Google will not display a change in country code top-level domain names (ccTLD) as it will automatically provide you with the appropriate service specific to your location.
Google will now show search results that are based on your location. In simple parlance, what this means is that the search engine has disabled the option of generating country-specific results when you visit different domains. So, irrespective of whether you visit google.co.uk, google.co.jp or google.com, you will get country-specific results that are only relevant to your location.
Elucidating on the changes via a blog post, Google’s Product Manager, Evelyn Kao, said, “Today, we’ve updated the way we label country services on the mobile web, the Google app for iOS, and desktop Search and Maps. Now, the choice of country service will no longer be indicated by domain. Instead, by default, you’ll be served the country service that corresponds to your location. So, if you live in Australia, you’ll automatically receive the country service for Australia, but when you travel to New Zealand, your results will switch automatically to the country service for New Zealand. Upon return to Australia, you will seamlessly revert back to the Australian country service.”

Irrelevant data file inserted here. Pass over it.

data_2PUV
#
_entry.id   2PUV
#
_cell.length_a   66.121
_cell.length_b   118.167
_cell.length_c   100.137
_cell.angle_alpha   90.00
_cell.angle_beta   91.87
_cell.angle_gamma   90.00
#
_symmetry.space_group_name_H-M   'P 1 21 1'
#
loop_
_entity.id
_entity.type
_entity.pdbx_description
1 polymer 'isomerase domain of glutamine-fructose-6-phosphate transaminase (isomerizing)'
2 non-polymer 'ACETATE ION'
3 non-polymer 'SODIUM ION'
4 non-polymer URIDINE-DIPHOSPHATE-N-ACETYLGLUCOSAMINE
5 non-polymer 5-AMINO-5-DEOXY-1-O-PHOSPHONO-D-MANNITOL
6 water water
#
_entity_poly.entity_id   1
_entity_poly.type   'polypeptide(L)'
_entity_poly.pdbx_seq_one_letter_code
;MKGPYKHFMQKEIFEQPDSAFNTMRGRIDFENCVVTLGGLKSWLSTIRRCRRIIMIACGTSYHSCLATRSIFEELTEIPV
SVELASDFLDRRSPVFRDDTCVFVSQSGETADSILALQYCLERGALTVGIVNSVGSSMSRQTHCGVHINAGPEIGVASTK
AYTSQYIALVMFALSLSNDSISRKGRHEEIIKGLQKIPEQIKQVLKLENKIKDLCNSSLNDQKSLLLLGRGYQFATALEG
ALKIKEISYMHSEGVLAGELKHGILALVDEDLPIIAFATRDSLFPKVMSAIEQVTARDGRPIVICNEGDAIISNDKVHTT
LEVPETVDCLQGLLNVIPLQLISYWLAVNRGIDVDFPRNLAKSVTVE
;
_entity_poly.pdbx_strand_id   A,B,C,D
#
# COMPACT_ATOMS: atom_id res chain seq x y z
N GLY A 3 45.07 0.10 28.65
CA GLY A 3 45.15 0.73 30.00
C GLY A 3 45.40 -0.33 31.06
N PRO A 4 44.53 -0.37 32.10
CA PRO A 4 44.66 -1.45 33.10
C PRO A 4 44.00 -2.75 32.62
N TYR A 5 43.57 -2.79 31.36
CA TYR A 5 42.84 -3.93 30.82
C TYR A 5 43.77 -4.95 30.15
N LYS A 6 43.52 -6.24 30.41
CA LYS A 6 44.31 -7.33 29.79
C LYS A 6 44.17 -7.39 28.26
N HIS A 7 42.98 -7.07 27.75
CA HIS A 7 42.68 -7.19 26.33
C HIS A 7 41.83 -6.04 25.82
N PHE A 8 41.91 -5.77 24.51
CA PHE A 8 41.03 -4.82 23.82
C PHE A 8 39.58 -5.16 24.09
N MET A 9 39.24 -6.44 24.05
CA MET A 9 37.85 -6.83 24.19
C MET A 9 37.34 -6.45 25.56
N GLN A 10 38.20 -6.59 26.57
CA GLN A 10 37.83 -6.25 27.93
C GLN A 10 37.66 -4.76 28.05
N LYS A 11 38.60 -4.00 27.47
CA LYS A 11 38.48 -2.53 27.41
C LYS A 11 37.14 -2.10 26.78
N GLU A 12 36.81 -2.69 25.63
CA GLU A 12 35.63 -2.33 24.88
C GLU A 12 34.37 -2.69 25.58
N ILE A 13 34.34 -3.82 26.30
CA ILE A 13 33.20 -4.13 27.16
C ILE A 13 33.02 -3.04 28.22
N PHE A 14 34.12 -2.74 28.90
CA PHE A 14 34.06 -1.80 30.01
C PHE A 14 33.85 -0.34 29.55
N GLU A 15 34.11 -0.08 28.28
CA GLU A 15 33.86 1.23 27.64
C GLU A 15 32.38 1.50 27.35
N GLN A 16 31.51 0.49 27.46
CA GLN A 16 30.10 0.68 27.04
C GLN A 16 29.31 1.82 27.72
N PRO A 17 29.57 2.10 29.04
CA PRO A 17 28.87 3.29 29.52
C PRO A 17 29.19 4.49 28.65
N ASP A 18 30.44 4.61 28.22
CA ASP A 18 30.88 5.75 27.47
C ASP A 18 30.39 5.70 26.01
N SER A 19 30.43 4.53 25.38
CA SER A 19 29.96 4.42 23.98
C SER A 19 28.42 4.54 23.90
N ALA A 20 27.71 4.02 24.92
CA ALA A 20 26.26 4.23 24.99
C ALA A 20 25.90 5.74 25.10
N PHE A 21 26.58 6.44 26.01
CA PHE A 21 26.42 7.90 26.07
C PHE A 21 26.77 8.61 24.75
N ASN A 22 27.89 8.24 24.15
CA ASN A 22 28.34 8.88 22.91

In its new avatar, the search engine will not display a change in country code top-level domain names (ccTLD) as it will automatically provide you with the appropriate service specific to your location. Google has clarified that this modification “will not change how the company deals with obligations under national law.” Moreover, it will not affect the working of the Google iOS app as well as Google Search and Maps on the web.
The company is going ahead with the change as a majority of the searches are related to location. Besides, it is vital to provide information specific to a user’s location as it generates the best results. Currently, other services like the Google Earth, Gmail, and YouTube are already offering location-specific searches.